MCB Assistant Professors Hernan Garcia and Stephan Lammel were named Hellman Fellows Fund recipients. The award supports the research of promising assistant professors who show capacity for great distinction in their research. Garcia's proposal is "The Dynamical Embryo: Technology for a Movie-Based View of Developmental Biology," and Lammel's is "An Ethological Approach Towards Understanding the Effects of Chronic Stress in the Brain."
Below are articles from various sources about members of MCB and their research.
Grant Schroeder, an IB major and undergraduate researcher in Professor Richard Harland's lab, was awarded the prestigious 2017 University Medal. Given to the most distinguished graduating senior on the UC Berkeley campus, he will speak at the upcoming campus-wide commencement and is joined by four runners up who are also distinguished scholars in their own right. Grant is off to Cedars-Sinai Medical Center to do research and experiment with stem cell therapies for skeletal tissue regeneration.
MCB is pleased to announce a new program designed to enhance interactions with industry. The MCB Industrial Affiliates Program (IAP) offers innovative companies the opportunity to recruit outstanding students and postdocs from our top-ranked department, exposure to cutting edge research, and rewarding scientific exchange with our faculty. The IAP launch event will be held on May 12th. Please visit our website or email firstname.lastname@example.org for more details.
Hundreds of students, faculty, researchers, and community members gathered on Sproul Plaza on Earth Day to participate in the March for Science rally. The event was organized by MCB graduate students, and featured MCB Professor Nipam Patel and other graduate student speakers.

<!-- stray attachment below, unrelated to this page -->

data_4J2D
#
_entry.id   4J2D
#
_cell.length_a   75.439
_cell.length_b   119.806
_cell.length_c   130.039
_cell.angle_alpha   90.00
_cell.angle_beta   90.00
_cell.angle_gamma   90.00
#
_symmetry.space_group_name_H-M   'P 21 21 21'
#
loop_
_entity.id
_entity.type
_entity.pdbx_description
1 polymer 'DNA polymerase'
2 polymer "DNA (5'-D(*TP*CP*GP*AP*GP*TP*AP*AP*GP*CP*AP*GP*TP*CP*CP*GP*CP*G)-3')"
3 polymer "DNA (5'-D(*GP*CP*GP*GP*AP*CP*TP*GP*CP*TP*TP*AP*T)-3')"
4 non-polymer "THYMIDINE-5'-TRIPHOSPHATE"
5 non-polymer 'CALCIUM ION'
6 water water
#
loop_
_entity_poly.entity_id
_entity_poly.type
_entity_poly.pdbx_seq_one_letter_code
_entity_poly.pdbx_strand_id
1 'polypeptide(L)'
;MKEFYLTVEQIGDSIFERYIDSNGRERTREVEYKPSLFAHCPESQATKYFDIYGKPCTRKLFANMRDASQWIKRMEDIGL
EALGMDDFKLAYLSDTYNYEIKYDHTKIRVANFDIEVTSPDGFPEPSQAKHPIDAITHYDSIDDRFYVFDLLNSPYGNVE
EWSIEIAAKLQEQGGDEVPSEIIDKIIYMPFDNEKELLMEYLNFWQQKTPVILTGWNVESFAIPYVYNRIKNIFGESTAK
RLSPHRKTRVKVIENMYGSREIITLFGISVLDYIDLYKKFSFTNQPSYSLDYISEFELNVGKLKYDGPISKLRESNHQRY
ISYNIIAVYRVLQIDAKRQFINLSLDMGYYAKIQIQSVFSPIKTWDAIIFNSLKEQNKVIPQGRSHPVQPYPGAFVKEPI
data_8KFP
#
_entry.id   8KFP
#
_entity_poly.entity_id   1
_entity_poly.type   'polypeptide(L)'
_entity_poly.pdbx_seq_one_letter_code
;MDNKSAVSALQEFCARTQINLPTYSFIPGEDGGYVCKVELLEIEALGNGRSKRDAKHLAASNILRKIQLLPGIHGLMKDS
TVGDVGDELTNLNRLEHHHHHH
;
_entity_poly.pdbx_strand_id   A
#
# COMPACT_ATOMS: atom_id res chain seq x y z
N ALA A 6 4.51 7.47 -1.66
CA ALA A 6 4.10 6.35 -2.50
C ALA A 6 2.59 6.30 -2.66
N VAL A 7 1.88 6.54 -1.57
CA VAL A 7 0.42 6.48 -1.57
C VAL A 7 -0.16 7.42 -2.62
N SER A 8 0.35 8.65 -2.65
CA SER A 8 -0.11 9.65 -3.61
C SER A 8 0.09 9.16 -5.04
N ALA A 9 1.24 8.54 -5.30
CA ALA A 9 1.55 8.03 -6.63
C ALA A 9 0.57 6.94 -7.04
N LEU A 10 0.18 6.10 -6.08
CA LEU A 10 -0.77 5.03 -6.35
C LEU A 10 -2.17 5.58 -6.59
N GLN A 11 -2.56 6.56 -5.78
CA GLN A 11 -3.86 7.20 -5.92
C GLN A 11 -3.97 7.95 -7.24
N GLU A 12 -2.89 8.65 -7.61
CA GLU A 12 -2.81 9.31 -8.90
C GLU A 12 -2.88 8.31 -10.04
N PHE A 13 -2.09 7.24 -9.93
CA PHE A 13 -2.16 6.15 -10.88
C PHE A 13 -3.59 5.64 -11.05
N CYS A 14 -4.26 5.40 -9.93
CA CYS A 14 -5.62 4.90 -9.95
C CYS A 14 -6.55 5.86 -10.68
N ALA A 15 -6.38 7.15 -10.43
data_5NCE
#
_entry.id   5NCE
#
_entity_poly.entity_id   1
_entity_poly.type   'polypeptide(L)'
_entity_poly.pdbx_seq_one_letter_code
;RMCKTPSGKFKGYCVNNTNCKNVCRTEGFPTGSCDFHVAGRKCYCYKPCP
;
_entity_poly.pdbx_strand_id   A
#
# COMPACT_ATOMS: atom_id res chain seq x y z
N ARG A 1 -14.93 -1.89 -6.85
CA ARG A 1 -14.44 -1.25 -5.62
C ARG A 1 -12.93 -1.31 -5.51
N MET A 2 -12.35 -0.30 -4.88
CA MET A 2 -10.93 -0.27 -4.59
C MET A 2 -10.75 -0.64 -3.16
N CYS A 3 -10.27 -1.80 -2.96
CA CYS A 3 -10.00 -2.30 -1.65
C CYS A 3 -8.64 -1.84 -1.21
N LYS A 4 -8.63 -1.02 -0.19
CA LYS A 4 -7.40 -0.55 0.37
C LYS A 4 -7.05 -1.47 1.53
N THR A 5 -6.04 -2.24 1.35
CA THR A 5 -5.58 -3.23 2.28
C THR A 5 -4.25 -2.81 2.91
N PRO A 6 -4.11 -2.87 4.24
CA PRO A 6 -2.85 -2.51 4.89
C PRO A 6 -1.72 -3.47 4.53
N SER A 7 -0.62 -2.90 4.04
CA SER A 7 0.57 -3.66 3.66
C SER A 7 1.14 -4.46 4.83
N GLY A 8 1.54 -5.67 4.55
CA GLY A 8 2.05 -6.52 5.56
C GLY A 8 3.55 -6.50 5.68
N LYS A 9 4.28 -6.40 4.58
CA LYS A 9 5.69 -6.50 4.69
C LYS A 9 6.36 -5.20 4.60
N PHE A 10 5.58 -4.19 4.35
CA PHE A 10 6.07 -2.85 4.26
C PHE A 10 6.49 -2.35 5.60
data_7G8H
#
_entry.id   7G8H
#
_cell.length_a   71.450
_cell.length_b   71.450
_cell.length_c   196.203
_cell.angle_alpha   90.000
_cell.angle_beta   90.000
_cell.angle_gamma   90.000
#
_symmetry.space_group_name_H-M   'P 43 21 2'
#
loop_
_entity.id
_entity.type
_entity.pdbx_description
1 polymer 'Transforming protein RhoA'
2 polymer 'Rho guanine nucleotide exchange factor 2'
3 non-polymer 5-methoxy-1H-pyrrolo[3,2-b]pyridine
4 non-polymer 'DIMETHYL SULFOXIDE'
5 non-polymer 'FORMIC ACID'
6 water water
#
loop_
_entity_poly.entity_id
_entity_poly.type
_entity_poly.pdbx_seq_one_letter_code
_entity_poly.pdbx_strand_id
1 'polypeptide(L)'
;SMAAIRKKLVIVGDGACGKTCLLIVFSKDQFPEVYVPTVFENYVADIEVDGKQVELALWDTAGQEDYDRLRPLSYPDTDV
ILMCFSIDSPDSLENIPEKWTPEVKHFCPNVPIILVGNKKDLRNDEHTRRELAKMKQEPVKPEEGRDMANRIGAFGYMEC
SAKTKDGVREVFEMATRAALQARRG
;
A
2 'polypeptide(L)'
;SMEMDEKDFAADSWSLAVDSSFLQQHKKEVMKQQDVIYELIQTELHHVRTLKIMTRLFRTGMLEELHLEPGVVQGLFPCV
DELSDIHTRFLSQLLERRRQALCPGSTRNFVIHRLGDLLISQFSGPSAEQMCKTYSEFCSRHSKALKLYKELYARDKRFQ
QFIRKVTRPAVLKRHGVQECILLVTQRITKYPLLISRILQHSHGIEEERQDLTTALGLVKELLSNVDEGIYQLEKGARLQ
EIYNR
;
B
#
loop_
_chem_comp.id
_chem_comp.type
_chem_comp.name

In a formal ceremony in Tokyo today, the 2017 Japan Prize in the life sciences was presented to the two inventors of the CRISPR-Cas9 gene-editing tool that is revolutionizing biological research and medical treatment -- MCB Professor Jennifer Doudna and Emmanuelle Charpentier of the Max Planck Institute for Infection Biology in Berlin.
HHMI Investigator and Chancellor's Professor of Biochemistry, Biophysics and Structural Biology John Kuriyan has received the 2017 Stein & Moore Award sponsored by The Protein Society. The award recognizes eminent leaders in protein science who have made sustained high-impact research contributions to the field.
Ryan Morrie, a graduate student in the Feller Lab, has been awarded the 2017-2018 University of California Dissertation-Year Fellowship for his outstanding scholarly achievement and future academic potential. He was also recognized for his involvement in scientific outreach with diverse local elementary school children through the Bay Area Scientists In Schools (BASIS) program.
Congratulations to Professors Jamie Cate and Christopher Chang for being elected members of the esteemed American Academy of Arts and Sciences.
MCB graduate student Nicole Haloupek's lovely article in the Berkeley Review is featured front and center on the UC Berkeley home page today. Read the full article, "Color by Numbers," which highlights the fascinating work of the Patel Lab (including grad students Ryan Null and Rachel Thayer) and other researchers on campus examinig the science behind color.
"The European Patent Office (EPO) has announced its intention to grant a broad patent for the revolutionary CRISPR-Cas9 gene-editing technology to the University of California, the University of Vienna and Emmanuelle Charpentier."
MCB Professors Russell Vance and Matt Welch were among the 73 new ASM fellows. "Fellows of the American Academy of Microbiology, an honorific leadership group within the ASM, are elected annually through a highly selective, peer-review process, based on their records of scientific achievement and original contributions that have advanced microbiology."
A study co-authored by MCB and Chemistry Professors Jamie Cate and Jennifer Doudna found a new method to selectively target disease-bearing proteins without damaging the cells containing them. This technology could lead to an alternative to antibiotic treatments, and could have implications for treating cancer and neurological diseases.